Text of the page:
Hazel Flagg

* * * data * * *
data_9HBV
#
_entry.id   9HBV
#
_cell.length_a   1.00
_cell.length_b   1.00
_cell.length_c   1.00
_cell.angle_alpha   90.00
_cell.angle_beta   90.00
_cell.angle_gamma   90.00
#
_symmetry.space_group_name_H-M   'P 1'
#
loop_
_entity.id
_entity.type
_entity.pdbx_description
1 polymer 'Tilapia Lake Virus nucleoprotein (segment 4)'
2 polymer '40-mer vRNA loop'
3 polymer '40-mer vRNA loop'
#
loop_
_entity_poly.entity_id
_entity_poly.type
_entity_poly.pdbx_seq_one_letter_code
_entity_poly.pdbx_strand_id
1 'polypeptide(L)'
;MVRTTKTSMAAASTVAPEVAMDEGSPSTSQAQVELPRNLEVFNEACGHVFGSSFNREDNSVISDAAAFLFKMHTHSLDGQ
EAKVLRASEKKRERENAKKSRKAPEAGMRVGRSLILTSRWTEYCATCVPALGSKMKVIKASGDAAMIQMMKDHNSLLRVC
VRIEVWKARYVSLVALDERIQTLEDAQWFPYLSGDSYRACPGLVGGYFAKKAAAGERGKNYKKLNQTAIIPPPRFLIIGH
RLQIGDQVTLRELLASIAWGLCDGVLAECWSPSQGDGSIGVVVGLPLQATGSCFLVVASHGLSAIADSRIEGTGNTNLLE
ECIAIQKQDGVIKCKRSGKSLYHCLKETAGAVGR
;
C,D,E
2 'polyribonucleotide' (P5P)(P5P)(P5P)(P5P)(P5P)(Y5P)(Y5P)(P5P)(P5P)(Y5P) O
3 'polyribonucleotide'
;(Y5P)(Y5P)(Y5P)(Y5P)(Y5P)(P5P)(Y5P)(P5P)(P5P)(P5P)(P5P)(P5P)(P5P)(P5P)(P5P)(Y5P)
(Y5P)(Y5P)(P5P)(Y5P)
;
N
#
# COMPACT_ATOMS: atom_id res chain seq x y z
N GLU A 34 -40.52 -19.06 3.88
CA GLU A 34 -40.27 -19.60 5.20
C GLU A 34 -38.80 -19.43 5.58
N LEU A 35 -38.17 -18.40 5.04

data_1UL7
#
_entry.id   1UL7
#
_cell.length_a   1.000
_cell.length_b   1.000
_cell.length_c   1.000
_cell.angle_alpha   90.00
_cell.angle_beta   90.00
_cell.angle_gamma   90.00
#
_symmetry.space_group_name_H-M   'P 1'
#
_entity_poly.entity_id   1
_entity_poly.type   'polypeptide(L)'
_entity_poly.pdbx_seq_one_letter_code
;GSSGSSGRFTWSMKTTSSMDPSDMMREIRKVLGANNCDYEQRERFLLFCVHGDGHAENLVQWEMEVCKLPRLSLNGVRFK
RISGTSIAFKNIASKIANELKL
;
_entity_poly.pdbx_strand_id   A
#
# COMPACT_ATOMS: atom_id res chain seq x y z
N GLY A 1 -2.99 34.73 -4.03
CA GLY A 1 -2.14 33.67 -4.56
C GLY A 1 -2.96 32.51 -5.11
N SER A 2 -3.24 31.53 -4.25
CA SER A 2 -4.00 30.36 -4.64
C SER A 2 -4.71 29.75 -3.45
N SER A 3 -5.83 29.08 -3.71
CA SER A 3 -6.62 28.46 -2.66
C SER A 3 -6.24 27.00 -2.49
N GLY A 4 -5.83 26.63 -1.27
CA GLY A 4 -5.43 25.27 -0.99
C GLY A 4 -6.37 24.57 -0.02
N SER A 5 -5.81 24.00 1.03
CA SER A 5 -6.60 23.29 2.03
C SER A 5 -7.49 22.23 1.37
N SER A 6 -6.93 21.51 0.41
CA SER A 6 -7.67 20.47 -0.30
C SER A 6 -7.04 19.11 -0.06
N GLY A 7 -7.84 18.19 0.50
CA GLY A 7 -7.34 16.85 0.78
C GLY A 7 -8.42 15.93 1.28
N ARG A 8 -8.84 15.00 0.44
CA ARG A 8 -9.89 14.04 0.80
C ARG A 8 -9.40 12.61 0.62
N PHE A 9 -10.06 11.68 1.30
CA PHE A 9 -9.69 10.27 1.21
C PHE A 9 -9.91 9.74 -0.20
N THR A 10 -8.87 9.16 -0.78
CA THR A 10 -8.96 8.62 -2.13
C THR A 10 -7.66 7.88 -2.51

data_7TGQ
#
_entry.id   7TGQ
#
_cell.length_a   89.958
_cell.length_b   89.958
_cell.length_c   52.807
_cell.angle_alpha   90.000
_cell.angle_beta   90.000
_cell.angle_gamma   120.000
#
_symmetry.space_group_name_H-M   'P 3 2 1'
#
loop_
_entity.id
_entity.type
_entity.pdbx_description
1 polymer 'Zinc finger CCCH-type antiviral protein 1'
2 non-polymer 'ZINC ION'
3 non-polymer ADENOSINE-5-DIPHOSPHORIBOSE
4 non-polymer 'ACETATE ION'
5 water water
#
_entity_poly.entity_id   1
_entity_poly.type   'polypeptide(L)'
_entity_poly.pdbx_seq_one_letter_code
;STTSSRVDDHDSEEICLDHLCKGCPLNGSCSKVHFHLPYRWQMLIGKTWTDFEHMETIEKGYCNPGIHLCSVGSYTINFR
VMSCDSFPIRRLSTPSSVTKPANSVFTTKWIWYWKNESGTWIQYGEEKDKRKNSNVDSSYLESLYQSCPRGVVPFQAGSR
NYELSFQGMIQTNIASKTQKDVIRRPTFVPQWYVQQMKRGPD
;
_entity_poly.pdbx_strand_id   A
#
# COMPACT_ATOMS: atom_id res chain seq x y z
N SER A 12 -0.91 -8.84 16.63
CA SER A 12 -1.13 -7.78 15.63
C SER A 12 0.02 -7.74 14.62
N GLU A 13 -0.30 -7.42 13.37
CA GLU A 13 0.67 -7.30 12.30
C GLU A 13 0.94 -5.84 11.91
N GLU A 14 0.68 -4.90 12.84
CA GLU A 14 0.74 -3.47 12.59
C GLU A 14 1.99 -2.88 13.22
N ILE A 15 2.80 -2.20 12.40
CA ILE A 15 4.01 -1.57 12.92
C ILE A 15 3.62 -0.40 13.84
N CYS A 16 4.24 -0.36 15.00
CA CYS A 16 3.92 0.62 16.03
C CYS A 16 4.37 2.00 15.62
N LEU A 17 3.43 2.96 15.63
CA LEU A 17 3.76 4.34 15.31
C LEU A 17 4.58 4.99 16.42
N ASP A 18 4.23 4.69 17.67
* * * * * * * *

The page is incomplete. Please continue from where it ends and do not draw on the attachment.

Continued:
Hazel-FlaggOriginal Broadway Cast, 1953 (RCA/Sepia) 1 Stars (1 / 5) A credible case could be made that, on any given project, Jule Styne was only as good as his lyricist. Give him Sondheim and you get Gypsy; give him Bob Hilliard and the result is Hazel Flagg. This musical adaptation of Nothing Sacred, Ben Hecht’s classic 1937 film satire, was intended as Helen Gallagher’s stepping-stone to stardom in the title role of a Vermont lass who’s thought to be dying of radium poisoning and is transported to New York by Everywhere magazine for a supposed last fling. (Guess what happens to her prognosis.) Gallagher works very hard here, and her contralto belt is strong and secure. She’s supported by such Broadway reliables as Benay Venuta, Jack Whiting (introducing “Every Street’s a Boulevard in Old New York”), and Thomas Mitchell (who doesn’t sing a note but took home a Best Musical Actor Tony anyway). Unfortunately, the star’s luck ends there. Asked to carry most of the songs and dances, Gallagher opens with a dull ballad (“The World Is Beautiful Today”) and closes with an equally dull 11-o’clocker (“Laura de Maupassant”). Most of what’s in between is dull as well, including romantic interest John Howard, Don Walker’s by-the-book orchestrations, and several ho-hum ensemble numbers, although the show does sport amusingly elaborate vocal arrangements by Hugh Martin. The main problem seems to have been that Hilliard’s lyrics failed to inspire Styne. Well, if you had to set “Autograph Chant” or “Salome (With Her Seven Veils),” you’d be uninspired, too.  — Marc Miller